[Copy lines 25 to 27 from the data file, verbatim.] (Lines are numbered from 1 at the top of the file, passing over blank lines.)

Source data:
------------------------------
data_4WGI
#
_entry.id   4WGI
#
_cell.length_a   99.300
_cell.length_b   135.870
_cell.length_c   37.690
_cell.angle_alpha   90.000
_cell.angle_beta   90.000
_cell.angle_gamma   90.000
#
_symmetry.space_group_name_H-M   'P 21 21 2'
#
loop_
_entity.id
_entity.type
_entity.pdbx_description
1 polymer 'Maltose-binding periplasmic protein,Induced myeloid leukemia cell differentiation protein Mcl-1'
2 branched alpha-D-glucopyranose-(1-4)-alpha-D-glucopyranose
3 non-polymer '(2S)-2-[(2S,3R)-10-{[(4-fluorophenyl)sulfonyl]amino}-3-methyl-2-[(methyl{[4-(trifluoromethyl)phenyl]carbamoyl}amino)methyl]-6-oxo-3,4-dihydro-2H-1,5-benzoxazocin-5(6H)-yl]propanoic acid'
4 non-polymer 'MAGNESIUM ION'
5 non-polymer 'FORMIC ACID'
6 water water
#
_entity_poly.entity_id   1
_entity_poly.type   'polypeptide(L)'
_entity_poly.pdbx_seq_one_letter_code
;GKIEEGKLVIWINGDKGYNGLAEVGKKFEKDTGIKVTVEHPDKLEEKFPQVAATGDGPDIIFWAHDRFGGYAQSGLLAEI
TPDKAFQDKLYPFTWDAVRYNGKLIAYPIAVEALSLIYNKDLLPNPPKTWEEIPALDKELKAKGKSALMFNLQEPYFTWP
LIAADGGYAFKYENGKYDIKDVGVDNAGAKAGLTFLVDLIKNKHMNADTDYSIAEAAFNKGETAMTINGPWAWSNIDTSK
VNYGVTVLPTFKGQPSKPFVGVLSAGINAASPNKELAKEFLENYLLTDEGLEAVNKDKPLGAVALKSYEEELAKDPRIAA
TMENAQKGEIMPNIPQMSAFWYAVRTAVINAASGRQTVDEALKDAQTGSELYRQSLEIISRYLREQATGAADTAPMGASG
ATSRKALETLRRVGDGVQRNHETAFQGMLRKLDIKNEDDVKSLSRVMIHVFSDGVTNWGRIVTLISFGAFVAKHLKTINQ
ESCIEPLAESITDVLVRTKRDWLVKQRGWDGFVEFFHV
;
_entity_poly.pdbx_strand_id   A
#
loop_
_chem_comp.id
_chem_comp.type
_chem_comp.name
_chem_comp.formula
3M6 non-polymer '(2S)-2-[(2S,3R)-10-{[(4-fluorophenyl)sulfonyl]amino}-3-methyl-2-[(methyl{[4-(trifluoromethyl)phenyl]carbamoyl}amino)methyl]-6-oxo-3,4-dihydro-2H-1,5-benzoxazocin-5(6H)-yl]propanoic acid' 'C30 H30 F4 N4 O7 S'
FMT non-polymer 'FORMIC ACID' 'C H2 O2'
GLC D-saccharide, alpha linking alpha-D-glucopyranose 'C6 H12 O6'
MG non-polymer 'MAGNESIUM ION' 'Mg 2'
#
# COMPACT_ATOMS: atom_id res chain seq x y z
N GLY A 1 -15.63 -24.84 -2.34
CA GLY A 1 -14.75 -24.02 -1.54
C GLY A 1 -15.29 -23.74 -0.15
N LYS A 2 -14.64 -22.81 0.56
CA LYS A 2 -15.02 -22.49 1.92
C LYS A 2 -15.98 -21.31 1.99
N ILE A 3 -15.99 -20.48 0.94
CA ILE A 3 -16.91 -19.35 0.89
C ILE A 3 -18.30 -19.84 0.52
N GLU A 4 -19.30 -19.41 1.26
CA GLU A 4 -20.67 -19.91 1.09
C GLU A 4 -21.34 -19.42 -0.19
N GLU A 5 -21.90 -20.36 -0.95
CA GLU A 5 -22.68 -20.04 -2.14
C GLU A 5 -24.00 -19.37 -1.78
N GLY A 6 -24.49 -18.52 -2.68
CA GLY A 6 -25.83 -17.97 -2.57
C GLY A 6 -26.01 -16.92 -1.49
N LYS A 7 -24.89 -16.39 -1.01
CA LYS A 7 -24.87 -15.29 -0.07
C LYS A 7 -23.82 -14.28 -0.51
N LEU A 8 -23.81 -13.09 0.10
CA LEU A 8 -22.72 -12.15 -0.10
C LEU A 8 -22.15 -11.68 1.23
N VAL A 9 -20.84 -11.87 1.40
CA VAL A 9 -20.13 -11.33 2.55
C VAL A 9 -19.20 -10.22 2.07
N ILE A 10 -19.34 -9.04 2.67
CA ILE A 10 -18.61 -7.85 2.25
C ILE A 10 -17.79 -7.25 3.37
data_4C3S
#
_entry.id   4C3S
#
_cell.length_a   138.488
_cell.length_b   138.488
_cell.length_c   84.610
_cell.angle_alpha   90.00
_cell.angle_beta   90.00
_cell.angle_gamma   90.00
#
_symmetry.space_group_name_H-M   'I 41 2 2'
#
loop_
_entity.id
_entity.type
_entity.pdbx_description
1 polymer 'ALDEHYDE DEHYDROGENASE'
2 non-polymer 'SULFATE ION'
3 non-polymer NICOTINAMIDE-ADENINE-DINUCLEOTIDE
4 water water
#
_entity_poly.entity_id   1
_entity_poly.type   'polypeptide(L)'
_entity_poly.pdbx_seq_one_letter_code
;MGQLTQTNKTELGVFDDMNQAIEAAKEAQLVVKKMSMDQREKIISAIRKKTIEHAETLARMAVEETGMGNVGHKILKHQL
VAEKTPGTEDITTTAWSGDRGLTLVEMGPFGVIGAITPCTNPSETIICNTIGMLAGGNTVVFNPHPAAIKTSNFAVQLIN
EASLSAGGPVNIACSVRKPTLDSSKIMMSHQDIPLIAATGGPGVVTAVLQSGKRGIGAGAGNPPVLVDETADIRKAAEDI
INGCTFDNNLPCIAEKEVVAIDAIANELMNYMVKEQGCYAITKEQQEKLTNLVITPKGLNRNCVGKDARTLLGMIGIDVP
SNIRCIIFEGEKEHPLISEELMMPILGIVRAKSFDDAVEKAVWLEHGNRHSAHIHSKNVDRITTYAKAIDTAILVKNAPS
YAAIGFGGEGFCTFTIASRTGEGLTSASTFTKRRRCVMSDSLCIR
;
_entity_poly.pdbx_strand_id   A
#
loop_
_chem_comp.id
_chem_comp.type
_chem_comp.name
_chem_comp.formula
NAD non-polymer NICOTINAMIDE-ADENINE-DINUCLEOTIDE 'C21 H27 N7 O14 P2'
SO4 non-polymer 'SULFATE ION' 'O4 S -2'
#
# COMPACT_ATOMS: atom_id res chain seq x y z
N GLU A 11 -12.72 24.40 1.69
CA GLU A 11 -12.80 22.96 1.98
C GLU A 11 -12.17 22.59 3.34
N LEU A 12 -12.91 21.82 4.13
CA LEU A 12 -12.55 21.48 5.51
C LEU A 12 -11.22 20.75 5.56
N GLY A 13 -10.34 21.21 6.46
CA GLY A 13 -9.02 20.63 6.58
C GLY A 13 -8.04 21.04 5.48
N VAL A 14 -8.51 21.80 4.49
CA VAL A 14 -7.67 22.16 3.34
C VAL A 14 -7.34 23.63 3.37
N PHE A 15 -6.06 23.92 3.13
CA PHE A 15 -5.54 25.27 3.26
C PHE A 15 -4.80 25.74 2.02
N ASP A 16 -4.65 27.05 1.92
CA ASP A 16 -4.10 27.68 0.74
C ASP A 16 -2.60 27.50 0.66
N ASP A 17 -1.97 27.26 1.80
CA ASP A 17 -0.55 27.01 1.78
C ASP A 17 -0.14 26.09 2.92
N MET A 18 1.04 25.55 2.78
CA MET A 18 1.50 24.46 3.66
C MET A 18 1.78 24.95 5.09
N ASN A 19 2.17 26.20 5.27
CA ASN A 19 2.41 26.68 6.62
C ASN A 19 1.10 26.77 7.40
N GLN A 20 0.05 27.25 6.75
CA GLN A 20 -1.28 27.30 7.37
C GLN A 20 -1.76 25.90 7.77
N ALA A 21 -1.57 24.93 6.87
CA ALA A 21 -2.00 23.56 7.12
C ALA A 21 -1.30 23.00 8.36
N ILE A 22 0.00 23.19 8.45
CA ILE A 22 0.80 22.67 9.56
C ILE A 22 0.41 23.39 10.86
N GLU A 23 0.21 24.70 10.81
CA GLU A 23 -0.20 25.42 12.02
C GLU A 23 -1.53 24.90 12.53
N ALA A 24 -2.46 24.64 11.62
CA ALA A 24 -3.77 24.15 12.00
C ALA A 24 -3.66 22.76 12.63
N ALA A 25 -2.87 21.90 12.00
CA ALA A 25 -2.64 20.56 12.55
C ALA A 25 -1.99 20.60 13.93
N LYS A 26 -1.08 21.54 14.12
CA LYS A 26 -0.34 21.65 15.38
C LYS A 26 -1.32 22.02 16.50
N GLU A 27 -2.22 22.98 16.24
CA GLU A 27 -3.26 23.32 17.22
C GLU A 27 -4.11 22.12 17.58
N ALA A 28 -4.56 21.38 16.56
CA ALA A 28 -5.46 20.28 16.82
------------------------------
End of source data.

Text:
_entity_poly.entity_id   1
_entity_poly.type   'polypeptide(L)'
_entity_poly.pdbx_seq_one_letter_code